Dating and Typology of Artifacts
















To date artifacts most accurately, archaeologists need the context in which artifacts lie in the ground to be undisturbed. This context may then be excavated to find associations between the artifacts and the organic materials required for radiocarbon dating. A secondary dating method, a rule-of-thumb chronological framework of time periods, may be used when an artifact's context is not known, as often occurs for artifacts in museum collections. This framework is based on changes in the shape, size, and manufacturing techniques of projectile points (spear points and arrowheads) over time- changes that are known by the dating of projectile points from excavated contexts. These changes are known as typology, and the typological identification is crucial to the dating. Other types of artifacts that retain the same shape over long periods of time are less certainly dated when out of context.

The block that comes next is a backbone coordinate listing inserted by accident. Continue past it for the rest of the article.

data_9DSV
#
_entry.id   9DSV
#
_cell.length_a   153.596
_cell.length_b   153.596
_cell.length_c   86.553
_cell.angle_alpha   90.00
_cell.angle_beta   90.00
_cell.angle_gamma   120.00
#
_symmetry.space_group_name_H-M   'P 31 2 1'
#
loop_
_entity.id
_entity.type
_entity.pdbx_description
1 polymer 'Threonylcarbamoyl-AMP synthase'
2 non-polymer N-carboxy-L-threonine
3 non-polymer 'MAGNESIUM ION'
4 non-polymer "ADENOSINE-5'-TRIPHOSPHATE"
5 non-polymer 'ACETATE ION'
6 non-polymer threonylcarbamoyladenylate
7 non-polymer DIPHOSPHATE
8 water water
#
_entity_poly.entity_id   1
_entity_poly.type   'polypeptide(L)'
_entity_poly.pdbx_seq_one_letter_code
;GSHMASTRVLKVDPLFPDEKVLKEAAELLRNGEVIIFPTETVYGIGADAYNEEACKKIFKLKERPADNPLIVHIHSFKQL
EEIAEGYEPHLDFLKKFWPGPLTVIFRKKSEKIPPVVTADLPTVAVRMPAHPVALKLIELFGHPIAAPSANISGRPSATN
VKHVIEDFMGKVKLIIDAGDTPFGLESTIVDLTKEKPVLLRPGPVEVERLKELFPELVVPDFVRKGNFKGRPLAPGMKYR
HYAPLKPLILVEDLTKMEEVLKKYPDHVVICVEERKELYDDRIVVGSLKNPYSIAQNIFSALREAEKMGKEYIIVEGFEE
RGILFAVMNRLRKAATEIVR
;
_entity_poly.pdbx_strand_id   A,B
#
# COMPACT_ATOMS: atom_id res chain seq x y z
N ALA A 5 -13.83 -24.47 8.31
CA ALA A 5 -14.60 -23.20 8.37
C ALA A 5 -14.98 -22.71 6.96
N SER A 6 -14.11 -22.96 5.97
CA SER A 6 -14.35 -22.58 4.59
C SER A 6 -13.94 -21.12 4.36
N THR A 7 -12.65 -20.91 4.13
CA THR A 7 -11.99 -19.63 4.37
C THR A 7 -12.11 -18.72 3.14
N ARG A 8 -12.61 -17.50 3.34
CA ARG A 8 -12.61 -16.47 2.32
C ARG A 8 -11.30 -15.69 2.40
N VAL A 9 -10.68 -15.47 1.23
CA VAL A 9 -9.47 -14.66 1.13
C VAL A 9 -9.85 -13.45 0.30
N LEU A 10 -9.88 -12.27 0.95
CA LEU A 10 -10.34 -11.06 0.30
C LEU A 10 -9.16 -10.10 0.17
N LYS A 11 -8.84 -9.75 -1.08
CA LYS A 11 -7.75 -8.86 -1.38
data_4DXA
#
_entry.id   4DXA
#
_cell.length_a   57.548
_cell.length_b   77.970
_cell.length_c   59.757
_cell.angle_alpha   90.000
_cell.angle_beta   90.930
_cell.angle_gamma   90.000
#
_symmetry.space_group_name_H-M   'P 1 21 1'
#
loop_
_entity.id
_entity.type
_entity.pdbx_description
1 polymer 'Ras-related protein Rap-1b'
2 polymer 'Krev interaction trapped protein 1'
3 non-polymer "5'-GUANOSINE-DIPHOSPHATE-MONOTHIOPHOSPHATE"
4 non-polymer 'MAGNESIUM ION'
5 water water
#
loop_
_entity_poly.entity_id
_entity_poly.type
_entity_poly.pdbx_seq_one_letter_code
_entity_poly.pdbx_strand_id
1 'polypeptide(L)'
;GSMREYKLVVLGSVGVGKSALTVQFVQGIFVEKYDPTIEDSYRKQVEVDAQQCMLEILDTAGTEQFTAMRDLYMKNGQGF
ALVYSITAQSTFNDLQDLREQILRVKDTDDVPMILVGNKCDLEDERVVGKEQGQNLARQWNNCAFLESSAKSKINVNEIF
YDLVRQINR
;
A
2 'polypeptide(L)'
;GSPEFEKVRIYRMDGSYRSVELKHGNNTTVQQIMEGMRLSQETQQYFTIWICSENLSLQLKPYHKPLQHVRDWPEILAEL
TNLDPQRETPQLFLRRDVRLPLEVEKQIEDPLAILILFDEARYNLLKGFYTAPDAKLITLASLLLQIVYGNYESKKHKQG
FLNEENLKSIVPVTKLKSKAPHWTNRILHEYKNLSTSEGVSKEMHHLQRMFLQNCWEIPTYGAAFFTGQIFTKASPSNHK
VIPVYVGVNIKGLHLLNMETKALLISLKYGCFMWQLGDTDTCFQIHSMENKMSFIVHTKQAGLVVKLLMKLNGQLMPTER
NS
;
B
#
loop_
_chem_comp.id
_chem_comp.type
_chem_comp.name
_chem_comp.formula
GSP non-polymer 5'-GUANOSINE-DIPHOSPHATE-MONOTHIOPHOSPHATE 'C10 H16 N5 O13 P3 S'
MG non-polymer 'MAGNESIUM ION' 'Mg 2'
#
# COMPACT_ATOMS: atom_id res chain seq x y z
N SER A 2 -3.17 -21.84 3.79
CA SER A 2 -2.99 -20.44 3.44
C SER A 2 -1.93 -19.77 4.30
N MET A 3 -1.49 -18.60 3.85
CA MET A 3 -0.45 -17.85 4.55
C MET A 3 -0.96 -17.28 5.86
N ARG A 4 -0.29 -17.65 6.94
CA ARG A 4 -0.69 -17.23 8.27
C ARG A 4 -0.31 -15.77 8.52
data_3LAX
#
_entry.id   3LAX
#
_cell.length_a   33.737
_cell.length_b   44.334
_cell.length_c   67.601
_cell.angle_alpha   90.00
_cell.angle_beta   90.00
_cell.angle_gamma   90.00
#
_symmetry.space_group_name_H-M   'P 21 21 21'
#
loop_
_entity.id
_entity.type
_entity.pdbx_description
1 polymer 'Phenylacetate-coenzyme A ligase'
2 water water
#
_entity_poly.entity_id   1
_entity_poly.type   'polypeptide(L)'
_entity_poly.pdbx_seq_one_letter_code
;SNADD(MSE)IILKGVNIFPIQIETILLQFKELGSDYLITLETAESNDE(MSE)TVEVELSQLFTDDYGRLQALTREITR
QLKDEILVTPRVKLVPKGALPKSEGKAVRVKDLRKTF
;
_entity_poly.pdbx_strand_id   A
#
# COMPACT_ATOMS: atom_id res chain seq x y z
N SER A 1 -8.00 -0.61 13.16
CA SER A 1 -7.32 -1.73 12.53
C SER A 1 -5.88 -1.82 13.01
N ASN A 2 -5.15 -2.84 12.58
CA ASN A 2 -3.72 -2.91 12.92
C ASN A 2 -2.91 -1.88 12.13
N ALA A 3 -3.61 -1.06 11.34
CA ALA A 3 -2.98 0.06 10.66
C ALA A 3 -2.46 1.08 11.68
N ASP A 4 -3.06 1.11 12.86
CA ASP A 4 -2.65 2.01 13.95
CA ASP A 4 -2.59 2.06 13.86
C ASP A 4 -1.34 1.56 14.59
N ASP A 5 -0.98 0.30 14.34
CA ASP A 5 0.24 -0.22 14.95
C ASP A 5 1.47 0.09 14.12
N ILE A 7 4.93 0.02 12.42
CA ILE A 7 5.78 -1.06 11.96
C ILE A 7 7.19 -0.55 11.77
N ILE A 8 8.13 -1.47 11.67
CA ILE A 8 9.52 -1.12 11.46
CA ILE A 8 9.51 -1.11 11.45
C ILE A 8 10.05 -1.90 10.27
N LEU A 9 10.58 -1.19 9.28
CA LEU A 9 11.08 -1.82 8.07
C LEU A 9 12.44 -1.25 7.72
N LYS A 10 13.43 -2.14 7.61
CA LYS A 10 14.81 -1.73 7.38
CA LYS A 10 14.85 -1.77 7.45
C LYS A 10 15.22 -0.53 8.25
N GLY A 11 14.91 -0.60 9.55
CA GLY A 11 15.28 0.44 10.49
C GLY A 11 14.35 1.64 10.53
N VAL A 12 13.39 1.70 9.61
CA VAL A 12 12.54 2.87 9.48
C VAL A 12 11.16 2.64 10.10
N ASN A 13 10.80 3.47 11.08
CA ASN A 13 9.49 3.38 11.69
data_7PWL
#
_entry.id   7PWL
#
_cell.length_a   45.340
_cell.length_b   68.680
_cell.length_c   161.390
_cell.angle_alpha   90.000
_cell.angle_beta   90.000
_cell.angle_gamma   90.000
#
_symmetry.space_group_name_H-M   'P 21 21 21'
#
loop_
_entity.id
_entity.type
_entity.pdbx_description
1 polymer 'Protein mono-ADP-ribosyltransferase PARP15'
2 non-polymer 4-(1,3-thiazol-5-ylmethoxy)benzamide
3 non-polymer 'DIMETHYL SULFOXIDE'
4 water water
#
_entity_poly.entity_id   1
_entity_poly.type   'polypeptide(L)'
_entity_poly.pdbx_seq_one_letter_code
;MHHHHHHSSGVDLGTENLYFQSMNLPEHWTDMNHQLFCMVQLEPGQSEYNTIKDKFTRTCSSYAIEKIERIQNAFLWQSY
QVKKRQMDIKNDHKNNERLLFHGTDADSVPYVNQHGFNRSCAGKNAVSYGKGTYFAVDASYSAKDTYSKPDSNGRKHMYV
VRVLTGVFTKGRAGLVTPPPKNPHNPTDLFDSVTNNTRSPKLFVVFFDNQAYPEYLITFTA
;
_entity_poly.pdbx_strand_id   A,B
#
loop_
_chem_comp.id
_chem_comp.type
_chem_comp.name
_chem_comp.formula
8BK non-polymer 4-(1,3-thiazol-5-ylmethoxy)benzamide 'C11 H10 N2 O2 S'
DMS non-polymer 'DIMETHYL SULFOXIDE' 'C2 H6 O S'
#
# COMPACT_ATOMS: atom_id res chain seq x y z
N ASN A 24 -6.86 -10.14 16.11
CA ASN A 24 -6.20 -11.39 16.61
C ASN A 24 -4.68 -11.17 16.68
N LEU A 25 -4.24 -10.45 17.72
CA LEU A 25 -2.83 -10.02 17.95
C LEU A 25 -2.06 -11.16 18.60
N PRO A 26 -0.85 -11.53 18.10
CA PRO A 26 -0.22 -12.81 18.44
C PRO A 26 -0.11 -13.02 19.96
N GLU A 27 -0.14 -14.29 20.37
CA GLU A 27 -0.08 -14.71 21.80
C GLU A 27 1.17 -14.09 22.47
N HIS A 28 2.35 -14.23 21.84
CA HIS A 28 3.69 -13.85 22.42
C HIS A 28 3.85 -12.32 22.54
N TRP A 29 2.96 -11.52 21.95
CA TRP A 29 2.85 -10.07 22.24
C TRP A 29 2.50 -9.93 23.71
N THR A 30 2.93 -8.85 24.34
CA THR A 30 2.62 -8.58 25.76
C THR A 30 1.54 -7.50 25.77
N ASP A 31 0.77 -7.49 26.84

Click on Next in the margin to see 24 artifacts from the Concord Museum's collection. The artifacts are in chronological order from earliest to latest. They have been dated based on their typology and the chronological framework of time periods. The time periods and date ranges used are based on Jeff Boudreau’s typology of New England projectile points.


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